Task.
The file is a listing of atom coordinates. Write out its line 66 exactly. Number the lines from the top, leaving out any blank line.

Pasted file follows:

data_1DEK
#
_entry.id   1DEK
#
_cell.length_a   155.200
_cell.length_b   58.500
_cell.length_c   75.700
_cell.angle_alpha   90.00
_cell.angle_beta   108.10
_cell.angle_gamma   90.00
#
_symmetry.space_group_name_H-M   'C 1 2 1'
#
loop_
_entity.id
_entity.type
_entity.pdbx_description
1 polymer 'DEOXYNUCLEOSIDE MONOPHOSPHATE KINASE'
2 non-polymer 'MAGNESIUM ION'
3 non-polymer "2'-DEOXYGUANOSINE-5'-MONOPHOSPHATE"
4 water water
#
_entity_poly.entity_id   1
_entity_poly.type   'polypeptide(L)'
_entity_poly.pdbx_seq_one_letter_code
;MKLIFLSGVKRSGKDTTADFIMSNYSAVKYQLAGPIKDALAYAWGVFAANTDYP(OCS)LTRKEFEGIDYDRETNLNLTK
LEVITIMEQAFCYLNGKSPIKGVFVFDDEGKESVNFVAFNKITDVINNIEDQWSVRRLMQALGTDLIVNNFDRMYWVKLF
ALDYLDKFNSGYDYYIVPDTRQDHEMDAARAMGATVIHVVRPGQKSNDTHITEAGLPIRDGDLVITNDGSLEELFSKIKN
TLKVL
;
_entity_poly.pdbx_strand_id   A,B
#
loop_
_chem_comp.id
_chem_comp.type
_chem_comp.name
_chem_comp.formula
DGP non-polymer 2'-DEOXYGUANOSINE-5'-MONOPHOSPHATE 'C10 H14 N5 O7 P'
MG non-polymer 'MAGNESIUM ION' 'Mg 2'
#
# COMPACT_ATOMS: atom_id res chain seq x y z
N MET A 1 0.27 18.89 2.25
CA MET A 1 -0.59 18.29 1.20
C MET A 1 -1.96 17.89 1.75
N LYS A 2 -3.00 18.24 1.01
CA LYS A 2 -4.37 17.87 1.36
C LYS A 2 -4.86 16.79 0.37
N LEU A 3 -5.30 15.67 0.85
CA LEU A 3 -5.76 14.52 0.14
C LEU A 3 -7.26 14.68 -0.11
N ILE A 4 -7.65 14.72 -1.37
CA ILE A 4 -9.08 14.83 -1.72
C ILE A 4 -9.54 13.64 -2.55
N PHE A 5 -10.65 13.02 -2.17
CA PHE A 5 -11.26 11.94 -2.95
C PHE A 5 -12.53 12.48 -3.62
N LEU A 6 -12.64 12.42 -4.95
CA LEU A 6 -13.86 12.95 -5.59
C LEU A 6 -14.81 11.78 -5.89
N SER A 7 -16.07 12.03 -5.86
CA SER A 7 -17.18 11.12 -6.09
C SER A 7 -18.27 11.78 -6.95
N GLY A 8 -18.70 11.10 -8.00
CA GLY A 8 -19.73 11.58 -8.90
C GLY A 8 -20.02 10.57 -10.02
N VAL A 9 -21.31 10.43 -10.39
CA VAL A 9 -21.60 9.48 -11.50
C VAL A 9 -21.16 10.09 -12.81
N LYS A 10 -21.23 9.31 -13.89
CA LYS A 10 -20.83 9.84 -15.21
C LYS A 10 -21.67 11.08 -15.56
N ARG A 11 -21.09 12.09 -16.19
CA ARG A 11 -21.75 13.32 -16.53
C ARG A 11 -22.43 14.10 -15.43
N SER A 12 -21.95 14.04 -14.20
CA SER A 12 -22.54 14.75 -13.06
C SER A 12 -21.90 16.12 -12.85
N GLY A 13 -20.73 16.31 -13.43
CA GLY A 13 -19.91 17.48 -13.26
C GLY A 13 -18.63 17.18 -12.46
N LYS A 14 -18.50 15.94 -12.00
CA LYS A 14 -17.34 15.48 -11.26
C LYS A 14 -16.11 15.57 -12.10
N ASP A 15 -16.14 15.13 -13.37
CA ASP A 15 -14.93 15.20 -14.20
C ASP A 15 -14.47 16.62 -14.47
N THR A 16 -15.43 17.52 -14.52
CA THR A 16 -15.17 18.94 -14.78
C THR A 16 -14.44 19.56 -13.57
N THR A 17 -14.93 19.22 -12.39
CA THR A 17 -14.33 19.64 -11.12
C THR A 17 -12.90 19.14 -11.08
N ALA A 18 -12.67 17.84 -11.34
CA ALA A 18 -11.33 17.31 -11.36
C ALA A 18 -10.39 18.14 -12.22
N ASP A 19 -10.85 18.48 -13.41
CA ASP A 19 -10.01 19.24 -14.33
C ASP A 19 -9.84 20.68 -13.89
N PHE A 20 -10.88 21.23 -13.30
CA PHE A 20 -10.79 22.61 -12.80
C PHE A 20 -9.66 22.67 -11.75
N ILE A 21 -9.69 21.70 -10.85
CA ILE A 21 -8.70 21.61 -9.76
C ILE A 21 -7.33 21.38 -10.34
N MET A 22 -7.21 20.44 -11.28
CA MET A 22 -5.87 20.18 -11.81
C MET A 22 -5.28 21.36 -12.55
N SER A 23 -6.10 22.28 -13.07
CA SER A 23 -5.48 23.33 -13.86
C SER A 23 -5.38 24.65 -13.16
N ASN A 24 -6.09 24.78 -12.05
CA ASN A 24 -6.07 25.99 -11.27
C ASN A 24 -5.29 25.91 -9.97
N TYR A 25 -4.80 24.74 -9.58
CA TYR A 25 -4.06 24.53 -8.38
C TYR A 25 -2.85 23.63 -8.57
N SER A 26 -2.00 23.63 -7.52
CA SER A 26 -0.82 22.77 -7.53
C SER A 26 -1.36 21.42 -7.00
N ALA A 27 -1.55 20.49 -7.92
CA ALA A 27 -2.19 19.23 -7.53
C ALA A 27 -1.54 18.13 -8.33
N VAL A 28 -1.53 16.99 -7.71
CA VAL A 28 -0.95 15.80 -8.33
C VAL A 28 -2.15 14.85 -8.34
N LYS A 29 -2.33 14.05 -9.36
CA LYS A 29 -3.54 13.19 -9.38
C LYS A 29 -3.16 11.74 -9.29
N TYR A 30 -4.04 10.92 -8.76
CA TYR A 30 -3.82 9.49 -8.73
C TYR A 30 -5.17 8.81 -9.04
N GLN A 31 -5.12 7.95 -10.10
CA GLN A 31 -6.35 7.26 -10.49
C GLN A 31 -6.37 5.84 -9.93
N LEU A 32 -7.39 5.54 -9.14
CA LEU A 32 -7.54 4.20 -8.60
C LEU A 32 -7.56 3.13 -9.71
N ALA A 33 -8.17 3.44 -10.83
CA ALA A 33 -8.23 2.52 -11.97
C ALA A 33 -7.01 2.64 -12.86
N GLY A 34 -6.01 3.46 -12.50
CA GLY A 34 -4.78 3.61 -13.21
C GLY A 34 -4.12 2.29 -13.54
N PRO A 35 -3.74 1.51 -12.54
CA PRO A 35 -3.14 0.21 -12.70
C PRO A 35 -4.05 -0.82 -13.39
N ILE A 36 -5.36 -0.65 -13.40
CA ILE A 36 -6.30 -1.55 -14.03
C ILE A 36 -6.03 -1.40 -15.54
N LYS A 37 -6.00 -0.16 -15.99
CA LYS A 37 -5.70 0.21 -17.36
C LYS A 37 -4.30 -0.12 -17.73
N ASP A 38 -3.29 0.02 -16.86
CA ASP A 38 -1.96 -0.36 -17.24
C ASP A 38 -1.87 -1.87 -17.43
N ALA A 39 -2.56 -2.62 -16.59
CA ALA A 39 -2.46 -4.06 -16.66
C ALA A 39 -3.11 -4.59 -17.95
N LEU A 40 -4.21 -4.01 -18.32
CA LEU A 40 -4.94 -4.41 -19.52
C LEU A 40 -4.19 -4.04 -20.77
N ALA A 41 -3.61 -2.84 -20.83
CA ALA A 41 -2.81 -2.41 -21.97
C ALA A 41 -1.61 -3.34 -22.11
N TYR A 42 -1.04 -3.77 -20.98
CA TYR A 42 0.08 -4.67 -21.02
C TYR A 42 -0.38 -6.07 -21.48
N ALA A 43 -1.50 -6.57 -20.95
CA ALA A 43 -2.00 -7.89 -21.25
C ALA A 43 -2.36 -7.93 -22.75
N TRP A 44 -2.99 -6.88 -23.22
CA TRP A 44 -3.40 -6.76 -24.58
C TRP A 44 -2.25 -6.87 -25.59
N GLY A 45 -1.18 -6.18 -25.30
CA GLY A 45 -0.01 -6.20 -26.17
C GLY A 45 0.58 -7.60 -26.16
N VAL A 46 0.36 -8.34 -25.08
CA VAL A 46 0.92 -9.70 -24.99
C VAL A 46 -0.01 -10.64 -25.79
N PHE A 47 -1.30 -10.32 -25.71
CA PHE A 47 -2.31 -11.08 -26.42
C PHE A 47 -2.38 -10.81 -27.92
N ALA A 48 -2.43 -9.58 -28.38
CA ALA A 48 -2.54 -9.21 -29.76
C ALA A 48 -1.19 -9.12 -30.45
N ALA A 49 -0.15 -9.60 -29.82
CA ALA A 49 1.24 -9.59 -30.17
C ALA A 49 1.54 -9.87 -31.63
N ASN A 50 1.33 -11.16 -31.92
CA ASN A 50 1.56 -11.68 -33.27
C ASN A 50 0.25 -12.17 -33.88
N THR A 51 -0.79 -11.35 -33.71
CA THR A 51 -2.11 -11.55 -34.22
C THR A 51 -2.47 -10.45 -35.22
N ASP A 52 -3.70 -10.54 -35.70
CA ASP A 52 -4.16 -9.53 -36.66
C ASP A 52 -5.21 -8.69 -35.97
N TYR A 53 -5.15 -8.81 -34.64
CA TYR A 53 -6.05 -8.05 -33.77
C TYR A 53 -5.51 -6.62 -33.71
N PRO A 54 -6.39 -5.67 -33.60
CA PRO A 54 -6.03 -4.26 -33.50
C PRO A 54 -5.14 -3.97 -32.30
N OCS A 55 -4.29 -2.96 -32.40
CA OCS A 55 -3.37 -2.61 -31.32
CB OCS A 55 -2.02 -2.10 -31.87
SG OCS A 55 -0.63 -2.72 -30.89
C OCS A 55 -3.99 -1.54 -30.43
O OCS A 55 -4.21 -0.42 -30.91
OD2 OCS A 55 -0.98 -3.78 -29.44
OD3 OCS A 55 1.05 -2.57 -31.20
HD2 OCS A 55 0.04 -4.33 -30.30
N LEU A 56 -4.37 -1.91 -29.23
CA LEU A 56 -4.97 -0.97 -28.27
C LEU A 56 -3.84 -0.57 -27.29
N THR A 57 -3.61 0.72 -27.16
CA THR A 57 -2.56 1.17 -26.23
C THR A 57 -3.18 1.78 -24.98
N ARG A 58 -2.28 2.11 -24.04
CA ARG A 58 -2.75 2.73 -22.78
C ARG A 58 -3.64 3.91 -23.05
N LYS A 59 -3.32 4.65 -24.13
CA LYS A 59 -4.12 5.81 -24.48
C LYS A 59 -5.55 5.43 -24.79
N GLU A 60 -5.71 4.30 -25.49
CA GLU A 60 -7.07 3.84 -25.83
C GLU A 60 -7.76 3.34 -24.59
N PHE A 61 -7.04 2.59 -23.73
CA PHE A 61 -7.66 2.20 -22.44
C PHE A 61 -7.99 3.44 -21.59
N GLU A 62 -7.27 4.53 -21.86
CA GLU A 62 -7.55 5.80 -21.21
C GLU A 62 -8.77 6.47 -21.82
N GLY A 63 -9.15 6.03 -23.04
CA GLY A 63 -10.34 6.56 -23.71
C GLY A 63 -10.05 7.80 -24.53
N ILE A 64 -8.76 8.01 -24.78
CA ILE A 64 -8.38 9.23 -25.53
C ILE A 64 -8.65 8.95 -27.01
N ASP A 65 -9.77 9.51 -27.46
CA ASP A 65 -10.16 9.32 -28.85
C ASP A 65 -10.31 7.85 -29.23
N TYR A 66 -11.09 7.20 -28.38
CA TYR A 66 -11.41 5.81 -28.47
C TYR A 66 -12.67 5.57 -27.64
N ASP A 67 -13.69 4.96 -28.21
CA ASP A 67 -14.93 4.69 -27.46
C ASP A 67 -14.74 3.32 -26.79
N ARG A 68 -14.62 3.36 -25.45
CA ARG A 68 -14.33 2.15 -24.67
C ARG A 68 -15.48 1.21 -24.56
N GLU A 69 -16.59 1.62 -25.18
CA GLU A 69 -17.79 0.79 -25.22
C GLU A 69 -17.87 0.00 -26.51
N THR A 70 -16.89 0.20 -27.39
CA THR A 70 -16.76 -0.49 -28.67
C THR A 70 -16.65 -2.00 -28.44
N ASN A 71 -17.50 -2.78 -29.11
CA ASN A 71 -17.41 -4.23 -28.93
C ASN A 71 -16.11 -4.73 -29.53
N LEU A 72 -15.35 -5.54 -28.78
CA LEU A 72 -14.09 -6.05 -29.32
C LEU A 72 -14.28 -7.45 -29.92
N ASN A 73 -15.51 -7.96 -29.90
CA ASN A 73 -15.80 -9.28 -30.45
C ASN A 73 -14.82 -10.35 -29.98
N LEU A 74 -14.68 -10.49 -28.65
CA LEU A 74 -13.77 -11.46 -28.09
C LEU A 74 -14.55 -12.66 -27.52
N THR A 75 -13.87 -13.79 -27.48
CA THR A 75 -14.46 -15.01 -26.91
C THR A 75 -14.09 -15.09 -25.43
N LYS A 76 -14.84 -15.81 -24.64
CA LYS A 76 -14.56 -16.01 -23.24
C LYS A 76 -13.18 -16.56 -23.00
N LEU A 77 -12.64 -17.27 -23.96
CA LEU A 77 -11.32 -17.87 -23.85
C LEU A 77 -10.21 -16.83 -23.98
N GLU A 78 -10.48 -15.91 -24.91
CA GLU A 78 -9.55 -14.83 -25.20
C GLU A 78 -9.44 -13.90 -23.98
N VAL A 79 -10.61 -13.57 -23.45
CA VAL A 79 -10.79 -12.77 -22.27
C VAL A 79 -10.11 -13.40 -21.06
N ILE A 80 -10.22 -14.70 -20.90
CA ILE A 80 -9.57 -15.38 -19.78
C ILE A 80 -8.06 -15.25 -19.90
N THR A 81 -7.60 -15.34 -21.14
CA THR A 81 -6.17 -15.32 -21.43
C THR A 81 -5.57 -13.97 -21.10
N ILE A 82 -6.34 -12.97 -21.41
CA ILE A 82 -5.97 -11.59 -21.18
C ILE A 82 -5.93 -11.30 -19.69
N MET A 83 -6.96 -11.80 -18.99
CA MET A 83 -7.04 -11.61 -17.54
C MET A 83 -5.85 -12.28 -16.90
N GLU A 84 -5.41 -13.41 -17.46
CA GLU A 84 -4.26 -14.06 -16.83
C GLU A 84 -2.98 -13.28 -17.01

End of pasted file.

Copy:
N VAL A 9 -21.31 10.43 -10.39